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Pediatric Ebstein Anomaly Follow-up

  • Author: Raymond T Fedderly, MD; Chief Editor: Stuart Berger, MD  more...
Updated: Jan 04, 2016

Further Outpatient Care

Patients who are asymptomatic initially may develop increasing cyanosis or congestive heart failure. They require continued outpatient monitoring.

Adult patients are best served by having their follow-up at a center with adult congenital heart disease specialists and technologists.[11]


Patient Education

Patient and family education is directed at communicating the importance of prophylaxis for bacterial endocarditis and identifying the signs and symptoms of potential arrhythmias and progressive congestive heart failure.

Forpatient education resources, see Heart Health Center, as well as Palpitations.

Contributor Information and Disclosures

Raymond T Fedderly, MD Associate Professor, Department of Pediatric Cardiology, Children's Hospital of Wisconsin, Medical College of Wisconsin

Raymond T Fedderly, MD is a member of the following medical societies: American College of Cardiology, American Heart Association

Disclosure: Nothing to disclose.

Specialty Editor Board

Mary L Windle, PharmD Adjunct Associate Professor, University of Nebraska Medical Center College of Pharmacy; Editor-in-Chief, Medscape Drug Reference

Disclosure: Nothing to disclose.

John W Moore, MD, MPH Professor of Clinical Pediatrics, Section of Pediatic Cardiology, Department of Pediatrics, University of California San Diego School of Medicine; Director of Cardiology, Rady Children's Hospital

John W Moore, MD, MPH is a member of the following medical societies: American Academy of Pediatrics, American College of Cardiology, Society for Cardiovascular Angiography and Interventions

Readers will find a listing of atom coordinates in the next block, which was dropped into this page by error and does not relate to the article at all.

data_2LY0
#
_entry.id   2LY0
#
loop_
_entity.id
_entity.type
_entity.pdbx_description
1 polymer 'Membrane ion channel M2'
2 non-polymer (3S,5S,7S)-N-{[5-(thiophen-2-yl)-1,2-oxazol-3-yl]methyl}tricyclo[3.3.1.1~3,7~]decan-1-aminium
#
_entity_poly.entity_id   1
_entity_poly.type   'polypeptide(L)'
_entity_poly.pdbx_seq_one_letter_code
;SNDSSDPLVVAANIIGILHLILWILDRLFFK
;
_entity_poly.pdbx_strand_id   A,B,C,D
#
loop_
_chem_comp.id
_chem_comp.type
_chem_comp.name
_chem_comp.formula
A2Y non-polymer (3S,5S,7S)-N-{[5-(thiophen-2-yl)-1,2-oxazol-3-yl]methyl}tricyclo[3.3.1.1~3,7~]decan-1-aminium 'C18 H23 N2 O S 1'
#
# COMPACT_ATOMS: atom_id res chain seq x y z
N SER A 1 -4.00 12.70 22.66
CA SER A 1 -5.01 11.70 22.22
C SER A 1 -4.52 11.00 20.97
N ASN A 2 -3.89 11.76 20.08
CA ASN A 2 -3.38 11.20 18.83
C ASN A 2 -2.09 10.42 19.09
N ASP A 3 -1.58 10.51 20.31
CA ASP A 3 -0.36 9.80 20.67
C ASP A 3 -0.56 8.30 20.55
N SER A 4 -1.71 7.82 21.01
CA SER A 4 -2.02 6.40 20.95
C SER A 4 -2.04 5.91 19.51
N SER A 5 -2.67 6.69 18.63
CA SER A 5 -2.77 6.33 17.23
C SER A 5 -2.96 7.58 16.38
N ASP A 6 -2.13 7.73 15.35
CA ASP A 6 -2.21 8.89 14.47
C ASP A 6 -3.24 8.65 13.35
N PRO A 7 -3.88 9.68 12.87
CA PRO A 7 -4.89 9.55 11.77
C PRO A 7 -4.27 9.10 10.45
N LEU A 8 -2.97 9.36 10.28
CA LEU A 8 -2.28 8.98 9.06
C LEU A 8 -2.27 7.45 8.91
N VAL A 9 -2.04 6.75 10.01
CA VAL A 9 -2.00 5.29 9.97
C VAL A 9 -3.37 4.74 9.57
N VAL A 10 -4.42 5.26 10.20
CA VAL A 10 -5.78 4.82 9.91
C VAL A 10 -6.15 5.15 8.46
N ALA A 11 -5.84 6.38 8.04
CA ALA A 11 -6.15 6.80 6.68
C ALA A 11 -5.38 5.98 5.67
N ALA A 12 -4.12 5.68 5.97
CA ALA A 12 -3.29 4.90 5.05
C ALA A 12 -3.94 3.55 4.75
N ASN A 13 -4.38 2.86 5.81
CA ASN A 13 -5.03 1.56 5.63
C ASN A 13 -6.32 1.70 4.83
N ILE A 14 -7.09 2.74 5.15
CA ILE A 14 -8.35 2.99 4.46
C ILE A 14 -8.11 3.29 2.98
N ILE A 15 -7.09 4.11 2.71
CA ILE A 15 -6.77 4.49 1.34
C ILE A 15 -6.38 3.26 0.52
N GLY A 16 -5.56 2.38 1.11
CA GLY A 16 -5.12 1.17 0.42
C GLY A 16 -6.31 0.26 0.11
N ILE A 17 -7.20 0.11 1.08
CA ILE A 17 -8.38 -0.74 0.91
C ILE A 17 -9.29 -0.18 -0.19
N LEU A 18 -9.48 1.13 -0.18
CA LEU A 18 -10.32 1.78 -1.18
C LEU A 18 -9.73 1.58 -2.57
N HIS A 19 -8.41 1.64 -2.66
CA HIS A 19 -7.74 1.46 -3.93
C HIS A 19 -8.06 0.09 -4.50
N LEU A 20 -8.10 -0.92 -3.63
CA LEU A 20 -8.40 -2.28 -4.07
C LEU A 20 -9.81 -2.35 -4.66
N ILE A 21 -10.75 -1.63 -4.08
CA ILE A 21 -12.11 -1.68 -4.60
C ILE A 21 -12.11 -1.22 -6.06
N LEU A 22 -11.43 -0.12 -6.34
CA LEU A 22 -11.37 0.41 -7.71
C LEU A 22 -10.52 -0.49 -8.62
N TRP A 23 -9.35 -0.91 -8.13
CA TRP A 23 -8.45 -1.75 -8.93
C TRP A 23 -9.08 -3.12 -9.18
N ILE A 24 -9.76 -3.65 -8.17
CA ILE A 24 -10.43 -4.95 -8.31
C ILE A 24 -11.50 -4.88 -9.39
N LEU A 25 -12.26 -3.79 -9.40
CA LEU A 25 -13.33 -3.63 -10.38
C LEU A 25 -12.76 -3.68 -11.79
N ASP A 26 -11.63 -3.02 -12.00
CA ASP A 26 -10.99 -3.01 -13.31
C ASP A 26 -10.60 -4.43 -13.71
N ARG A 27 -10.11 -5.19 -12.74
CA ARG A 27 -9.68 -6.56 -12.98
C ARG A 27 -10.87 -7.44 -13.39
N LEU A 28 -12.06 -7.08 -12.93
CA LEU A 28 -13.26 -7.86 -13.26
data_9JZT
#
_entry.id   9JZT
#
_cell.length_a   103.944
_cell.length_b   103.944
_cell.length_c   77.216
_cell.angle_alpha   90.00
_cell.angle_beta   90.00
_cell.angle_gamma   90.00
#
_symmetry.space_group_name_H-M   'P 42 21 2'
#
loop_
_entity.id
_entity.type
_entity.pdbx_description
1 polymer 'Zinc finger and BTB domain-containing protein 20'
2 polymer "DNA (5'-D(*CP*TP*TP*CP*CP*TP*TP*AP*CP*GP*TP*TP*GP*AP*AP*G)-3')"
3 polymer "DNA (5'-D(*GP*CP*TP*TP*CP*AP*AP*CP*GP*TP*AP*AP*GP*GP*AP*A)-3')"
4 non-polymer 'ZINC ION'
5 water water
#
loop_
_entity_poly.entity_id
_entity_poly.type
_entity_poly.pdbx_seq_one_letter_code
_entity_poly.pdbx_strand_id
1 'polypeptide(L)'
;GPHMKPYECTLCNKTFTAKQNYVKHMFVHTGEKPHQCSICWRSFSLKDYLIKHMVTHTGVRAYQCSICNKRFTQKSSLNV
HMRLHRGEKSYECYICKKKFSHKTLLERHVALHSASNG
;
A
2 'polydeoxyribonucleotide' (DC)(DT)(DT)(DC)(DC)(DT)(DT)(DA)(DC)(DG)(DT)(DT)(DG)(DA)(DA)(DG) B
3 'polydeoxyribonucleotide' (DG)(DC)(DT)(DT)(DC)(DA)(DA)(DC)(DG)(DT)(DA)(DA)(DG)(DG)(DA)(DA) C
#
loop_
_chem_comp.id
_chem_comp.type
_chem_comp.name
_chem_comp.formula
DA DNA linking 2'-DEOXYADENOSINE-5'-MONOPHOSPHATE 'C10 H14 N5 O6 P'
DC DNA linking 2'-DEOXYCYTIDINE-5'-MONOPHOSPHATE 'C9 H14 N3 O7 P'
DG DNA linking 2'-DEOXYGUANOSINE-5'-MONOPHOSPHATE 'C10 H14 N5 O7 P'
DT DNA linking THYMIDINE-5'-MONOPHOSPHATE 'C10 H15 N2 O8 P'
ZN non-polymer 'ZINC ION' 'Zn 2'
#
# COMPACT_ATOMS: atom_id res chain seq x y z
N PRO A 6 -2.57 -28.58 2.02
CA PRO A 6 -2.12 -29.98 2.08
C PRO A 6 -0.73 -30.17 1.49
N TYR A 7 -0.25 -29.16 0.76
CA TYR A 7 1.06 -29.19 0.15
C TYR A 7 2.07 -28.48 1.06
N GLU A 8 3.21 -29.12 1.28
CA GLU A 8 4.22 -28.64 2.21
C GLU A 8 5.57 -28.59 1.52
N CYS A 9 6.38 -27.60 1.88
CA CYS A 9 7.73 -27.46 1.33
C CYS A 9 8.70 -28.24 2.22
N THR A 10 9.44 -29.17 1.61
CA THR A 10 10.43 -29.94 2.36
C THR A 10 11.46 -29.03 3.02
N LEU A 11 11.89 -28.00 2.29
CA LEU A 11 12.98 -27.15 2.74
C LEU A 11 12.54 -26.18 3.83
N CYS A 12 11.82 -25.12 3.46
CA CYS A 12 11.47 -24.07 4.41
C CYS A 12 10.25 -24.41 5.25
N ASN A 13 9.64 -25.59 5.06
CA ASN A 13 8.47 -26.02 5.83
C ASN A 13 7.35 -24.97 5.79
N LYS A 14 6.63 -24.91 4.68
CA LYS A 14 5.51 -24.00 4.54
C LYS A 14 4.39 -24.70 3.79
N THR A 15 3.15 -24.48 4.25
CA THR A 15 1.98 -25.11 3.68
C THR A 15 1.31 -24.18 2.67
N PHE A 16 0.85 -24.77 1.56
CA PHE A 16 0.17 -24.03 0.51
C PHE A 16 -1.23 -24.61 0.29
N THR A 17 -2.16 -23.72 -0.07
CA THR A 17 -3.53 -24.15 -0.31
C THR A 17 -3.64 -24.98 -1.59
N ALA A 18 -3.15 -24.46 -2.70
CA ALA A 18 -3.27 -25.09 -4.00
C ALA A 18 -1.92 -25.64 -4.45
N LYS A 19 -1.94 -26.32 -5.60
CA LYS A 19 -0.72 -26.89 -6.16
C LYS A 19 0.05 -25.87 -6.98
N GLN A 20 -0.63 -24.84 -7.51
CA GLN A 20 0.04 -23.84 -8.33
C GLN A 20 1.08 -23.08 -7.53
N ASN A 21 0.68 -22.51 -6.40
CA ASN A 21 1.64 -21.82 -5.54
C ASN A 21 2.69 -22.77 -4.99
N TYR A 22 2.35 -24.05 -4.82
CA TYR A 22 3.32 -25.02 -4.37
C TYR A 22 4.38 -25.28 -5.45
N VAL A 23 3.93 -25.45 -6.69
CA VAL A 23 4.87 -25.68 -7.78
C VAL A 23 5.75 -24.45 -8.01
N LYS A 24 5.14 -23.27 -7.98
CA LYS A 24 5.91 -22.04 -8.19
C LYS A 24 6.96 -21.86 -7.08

Disclosure: Nothing to disclose.

Chief Editor

Stuart Berger, MD Medical Director of The Heart Center, Children's Hospital of Wisconsin; Associate Professor, Department of Pediatrics, Section of Pediatric Cardiology, Medical College of Wisconsin

Stuart Berger, MD is a member of the following medical societies: American Academy of Pediatrics, American College of Cardiology, American College of Chest Physicians, American Heart Association, Society for Cardiovascular Angiography and Interventions

Disclosure: Nothing to disclose.

Additional Contributors

Charles I Berul, MD Professor of Pediatrics and Integrative Systems Biology, George Washington University School of Medicine; Chief, Division of Cardiology, Children's National Medical Center

Charles I Berul, MD is a member of the following medical societies: American Academy of Pediatrics, Heart Rhythm Society, Cardiac Electrophysiology Society, Pediatric and Congenital Electrophysiology Society, American College of Cardiology, American Heart Association, Society for Pediatric Research

Disclosure: Received grant/research funds from Medtronic for consulting.

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Frontal chest radiograph in an infant with severe Ebstein anomaly shows a large heart that leaves little space for the lung. Although the appearance is relatively nonspecific, the large heart should suggest Ebstein anomaly in the differential diagnosis.
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